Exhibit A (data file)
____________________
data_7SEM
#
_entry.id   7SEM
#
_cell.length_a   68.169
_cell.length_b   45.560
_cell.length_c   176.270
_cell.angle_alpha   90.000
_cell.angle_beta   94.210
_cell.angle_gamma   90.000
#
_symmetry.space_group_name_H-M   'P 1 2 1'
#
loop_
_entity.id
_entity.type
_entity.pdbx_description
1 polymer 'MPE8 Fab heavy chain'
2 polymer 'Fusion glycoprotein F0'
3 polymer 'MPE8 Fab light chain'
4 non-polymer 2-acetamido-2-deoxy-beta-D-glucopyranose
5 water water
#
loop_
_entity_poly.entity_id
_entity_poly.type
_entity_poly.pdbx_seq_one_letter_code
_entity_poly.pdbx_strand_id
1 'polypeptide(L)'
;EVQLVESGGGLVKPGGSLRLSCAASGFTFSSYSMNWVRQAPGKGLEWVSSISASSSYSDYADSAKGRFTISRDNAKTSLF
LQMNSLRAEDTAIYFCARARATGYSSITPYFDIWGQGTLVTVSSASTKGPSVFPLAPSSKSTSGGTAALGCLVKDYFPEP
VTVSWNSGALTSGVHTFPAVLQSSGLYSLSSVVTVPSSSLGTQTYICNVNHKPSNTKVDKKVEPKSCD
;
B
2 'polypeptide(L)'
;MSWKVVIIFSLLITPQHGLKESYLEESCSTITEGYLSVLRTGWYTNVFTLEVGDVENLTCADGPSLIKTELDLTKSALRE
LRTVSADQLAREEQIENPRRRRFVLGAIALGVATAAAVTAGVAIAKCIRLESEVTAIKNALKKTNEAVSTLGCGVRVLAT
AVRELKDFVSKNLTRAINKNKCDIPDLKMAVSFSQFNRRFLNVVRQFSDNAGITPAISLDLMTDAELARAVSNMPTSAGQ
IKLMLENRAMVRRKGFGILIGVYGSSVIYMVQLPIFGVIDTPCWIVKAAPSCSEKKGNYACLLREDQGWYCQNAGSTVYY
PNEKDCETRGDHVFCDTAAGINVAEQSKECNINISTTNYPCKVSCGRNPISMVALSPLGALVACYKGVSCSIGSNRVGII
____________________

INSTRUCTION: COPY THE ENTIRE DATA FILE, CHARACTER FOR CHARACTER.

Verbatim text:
data_7SEM
#
_entry.id   7SEM
#
_cell.length_a   68.169
_cell.length_b   45.560
_cell.length_c   176.270
_cell.angle_alpha   90.000
_cell.angle_beta   94.210
_cell.angle_gamma   90.000
#
_symmetry.space_group_name_H-M   'P 1 2 1'
#
loop_
_entity.id
_entity.type
_entity.pdbx_description
1 polymer 'MPE8 Fab heavy chain'
2 polymer 'Fusion glycoprotein F0'
3 polymer 'MPE8 Fab light chain'
4 non-polymer 2-acetamido-2-deoxy-beta-D-glucopyranose
5 water water
#
loop_
_entity_poly.entity_id
_entity_poly.type
_entity_poly.pdbx_seq_one_letter_code
_entity_poly.pdbx_strand_id
1 'polypeptide(L)'
;EVQLVESGGGLVKPGGSLRLSCAASGFTFSSYSMNWVRQAPGKGLEWVSSISASSSYSDYADSAKGRFTISRDNAKTSLF
LQMNSLRAEDTAIYFCARARATGYSSITPYFDIWGQGTLVTVSSASTKGPSVFPLAPSSKSTSGGTAALGCLVKDYFPEP
VTVSWNSGALTSGVHTFPAVLQSSGLYSLSSVVTVPSSSLGTQTYICNVNHKPSNTKVDKKVEPKSCD
;
B
2 'polypeptide(L)'
;MSWKVVIIFSLLITPQHGLKESYLEESCSTITEGYLSVLRTGWYTNVFTLEVGDVENLTCADGPSLIKTELDLTKSALRE
LRTVSADQLAREEQIENPRRRRFVLGAIALGVATAAAVTAGVAIAKCIRLESEVTAIKNALKKTNEAVSTLGCGVRVLAT
AVRELKDFVSKNLTRAINKNKCDIPDLKMAVSFSQFNRRFLNVVRQFSDNAGITPAISLDLMTDAELARAVSNMPTSAGQ
IKLMLENRAMVRRKGFGILIGVYGSSVIYMVQLPIFGVIDTPCWIVKAAPSCSEKKGNYACLLREDQGWYCQNAGSTVYY
PNEKDCETRGDHVFCDTAAGINVAEQSKECNINISTTNYPCKVSCGRNPISMVALSPLGALVACYKGVSCSIGSNRVGII